Journal of Information Systems Engineering and Management

Assessing the Impact of Smart Cities on Local E-government Research: A Bibliometric Study
Gonçalo Paiva Dias 1 *
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1 School of Technology and Management of Águeda (ESTGA) / Research Unit on Governance, Competitiveness and Public Policies (GOVCOPP), University of Aveiro, PORTUGAL
* Corresponding Author
Research Article

Journal of Information Systems Engineering and Management, 2019 - Volume 4 Issue 2, Article No: em0097
https://doi.org/10.29333/jisem/5897

Published Online: 29 Aug 2019

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Reference: Dias, G. P. (2019). Assessing the Impact of Smart Cities on Local E-government Research: A Bibliometric Study. Journal of Information Systems Engineering and Management, 4(2), em0097. https://doi.org/10.29333/jisem/5897
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Reference: Dias GP. Assessing the Impact of Smart Cities on Local E-government Research: A Bibliometric Study. J INFORM SYSTEMS ENG. 2019;4(2):em0097. https://doi.org/10.29333/jisem/5897
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In-text citation: (1), (2), (3), etc.
Reference: Dias GP. Assessing the Impact of Smart Cities on Local E-government Research: A Bibliometric Study. J INFORM SYSTEMS ENG. 2019;4(2), em0097. https://doi.org/10.29333/jisem/5897
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In-text citation: (Dias, 2019)
Reference: Dias, Gonçalo Paiva. "Assessing the Impact of Smart Cities on Local E-government Research: A Bibliometric Study". Journal of Information Systems Engineering and Management 2019 4 no. 2 (2019): em0097. https://doi.org/10.29333/jisem/5897
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In-text citation: (Dias, 2019)
Reference: Dias, G. P. (2019). Assessing the Impact of Smart Cities on Local E-government Research: A Bibliometric Study. Journal of Information Systems Engineering and Management, 4(2), em0097. https://doi.org/10.29333/jisem/5897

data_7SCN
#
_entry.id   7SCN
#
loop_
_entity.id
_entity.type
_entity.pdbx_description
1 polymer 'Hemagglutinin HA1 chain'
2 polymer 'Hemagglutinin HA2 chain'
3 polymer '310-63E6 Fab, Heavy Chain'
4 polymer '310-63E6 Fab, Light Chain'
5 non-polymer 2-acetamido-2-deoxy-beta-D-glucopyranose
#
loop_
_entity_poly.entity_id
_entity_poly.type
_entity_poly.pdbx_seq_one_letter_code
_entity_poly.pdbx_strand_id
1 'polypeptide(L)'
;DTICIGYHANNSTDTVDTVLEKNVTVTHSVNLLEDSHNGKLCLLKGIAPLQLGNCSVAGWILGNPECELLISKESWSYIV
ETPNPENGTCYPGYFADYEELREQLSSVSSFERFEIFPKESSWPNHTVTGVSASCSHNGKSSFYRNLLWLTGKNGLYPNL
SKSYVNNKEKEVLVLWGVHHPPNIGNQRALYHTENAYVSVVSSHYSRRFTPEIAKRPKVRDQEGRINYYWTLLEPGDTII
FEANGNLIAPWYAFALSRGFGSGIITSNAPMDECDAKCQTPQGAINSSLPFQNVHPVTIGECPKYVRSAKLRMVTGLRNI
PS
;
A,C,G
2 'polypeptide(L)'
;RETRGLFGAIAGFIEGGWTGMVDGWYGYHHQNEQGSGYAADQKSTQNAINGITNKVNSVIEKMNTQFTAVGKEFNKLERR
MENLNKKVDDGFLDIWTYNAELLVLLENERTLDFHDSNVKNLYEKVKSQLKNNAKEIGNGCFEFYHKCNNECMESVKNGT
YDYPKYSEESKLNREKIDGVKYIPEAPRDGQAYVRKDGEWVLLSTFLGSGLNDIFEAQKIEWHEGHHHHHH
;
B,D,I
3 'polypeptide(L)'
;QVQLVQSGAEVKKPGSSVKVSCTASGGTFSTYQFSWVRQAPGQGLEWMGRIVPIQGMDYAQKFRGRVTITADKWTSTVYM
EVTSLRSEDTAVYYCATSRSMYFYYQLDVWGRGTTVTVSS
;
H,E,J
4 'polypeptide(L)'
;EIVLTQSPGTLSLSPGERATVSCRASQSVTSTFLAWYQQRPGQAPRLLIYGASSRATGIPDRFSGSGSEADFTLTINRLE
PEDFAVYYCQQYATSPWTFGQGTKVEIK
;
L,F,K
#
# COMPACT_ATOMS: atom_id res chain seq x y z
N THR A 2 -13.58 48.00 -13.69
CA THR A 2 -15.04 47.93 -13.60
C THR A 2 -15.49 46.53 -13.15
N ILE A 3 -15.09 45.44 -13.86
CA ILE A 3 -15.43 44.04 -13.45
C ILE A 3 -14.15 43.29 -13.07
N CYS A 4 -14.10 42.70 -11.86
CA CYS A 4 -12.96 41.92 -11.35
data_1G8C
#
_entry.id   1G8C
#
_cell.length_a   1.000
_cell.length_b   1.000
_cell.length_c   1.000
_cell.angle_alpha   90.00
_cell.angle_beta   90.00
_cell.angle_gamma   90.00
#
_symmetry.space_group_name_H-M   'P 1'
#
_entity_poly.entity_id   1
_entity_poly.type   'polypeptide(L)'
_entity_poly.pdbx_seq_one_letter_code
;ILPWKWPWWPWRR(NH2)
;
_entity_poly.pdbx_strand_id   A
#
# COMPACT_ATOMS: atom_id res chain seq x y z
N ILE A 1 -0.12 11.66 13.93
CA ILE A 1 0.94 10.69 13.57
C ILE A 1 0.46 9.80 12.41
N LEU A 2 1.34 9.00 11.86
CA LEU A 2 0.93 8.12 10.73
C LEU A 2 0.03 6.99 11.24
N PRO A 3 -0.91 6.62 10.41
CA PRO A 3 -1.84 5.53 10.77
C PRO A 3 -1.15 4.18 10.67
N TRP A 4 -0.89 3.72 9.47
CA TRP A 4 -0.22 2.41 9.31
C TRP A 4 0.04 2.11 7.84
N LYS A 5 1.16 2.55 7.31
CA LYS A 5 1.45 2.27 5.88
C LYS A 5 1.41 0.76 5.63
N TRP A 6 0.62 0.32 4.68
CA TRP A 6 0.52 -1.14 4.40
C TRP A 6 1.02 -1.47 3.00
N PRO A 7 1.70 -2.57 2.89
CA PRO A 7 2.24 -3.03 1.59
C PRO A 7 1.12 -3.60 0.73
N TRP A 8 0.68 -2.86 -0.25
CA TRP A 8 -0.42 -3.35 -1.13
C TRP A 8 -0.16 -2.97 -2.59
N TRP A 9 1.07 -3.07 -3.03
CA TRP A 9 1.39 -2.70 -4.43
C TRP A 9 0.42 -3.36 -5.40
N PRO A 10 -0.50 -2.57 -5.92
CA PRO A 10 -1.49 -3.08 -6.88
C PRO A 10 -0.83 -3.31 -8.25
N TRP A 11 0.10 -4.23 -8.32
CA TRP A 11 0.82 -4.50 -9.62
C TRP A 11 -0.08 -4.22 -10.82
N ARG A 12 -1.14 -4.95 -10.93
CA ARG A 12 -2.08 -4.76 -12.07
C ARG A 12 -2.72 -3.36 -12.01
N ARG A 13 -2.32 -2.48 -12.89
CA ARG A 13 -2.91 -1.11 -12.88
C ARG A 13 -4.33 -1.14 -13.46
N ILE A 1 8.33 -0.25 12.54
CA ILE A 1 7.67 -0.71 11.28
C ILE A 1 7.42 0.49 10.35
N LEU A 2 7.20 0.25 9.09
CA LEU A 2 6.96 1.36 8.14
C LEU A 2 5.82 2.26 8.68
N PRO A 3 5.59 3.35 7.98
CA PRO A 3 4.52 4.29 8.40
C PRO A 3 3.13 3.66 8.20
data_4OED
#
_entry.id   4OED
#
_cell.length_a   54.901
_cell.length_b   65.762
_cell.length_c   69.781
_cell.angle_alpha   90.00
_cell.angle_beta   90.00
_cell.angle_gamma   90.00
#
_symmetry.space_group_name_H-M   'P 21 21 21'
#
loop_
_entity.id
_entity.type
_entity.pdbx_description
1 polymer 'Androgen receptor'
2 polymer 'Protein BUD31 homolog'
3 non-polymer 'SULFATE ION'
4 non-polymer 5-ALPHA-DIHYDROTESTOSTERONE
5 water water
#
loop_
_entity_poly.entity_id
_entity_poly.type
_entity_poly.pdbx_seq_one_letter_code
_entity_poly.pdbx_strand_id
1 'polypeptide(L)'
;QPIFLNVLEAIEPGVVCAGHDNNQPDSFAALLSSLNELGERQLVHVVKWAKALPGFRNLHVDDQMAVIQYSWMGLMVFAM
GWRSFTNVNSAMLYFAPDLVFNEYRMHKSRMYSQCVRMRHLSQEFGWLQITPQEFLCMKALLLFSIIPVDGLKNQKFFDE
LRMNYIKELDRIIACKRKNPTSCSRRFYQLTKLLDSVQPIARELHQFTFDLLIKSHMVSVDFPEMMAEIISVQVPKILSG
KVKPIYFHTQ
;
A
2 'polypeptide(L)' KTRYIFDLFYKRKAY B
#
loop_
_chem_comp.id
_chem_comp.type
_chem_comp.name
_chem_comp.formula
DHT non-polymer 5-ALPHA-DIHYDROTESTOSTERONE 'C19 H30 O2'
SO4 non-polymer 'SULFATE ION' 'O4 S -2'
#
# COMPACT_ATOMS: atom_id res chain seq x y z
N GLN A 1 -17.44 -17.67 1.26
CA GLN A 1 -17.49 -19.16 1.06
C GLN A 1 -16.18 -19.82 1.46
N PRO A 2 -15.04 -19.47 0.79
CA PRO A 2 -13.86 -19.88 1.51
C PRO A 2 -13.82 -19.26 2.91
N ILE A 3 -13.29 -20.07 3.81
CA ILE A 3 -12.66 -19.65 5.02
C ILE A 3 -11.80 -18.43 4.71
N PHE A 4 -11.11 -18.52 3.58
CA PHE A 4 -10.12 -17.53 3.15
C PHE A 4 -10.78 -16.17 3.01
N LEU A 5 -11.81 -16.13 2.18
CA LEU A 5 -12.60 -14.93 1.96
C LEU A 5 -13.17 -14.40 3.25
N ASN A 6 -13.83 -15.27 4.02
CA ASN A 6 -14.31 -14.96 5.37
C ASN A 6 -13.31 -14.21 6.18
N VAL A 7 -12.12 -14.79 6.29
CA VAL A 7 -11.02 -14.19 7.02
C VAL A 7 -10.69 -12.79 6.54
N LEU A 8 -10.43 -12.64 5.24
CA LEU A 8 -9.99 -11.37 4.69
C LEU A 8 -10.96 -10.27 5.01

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In-text citation: (Dias, 2019)
Reference: Dias, Gonçalo Paiva "Assessing the Impact of Smart Cities on Local E-government Research: A Bibliometric Study". Journal of Information Systems Engineering and Management, vol. 4, no. 2, 2019, em0097. https://doi.org/10.29333/jisem/5897
ABSTRACT
This article presents a bibliometric study on the impact of smart cities development on local e-government research. This is relevant because the concept of smart cities has evolved from being essentially focused on the management of the cities’ infrastructures to include other aspects such as quality of life, economic growth, sustainability and participatory governance, thus partially overlapping the previously existing concept of local e-government. To inform the study, three sets of documents retrieved from the Scopus database were compared to what concerns the number of documents and citations, subject areas, and keywords: research documents addressing smart cities in general; research documents addressing local e-government; and research documents addressing smart cities in the scope of e-government. The study concludes that the relevance of smart cities within local e-government research has grown to represent about 20% of the number of documents published annually in the field, and that this contributed to broaden the range of subjects dealt with in the area. Moreover, it is observable a tendency towards the study of new areas of research related to the benefits and, generally, the consequences of smart cities development on service delivery and governance at the local level.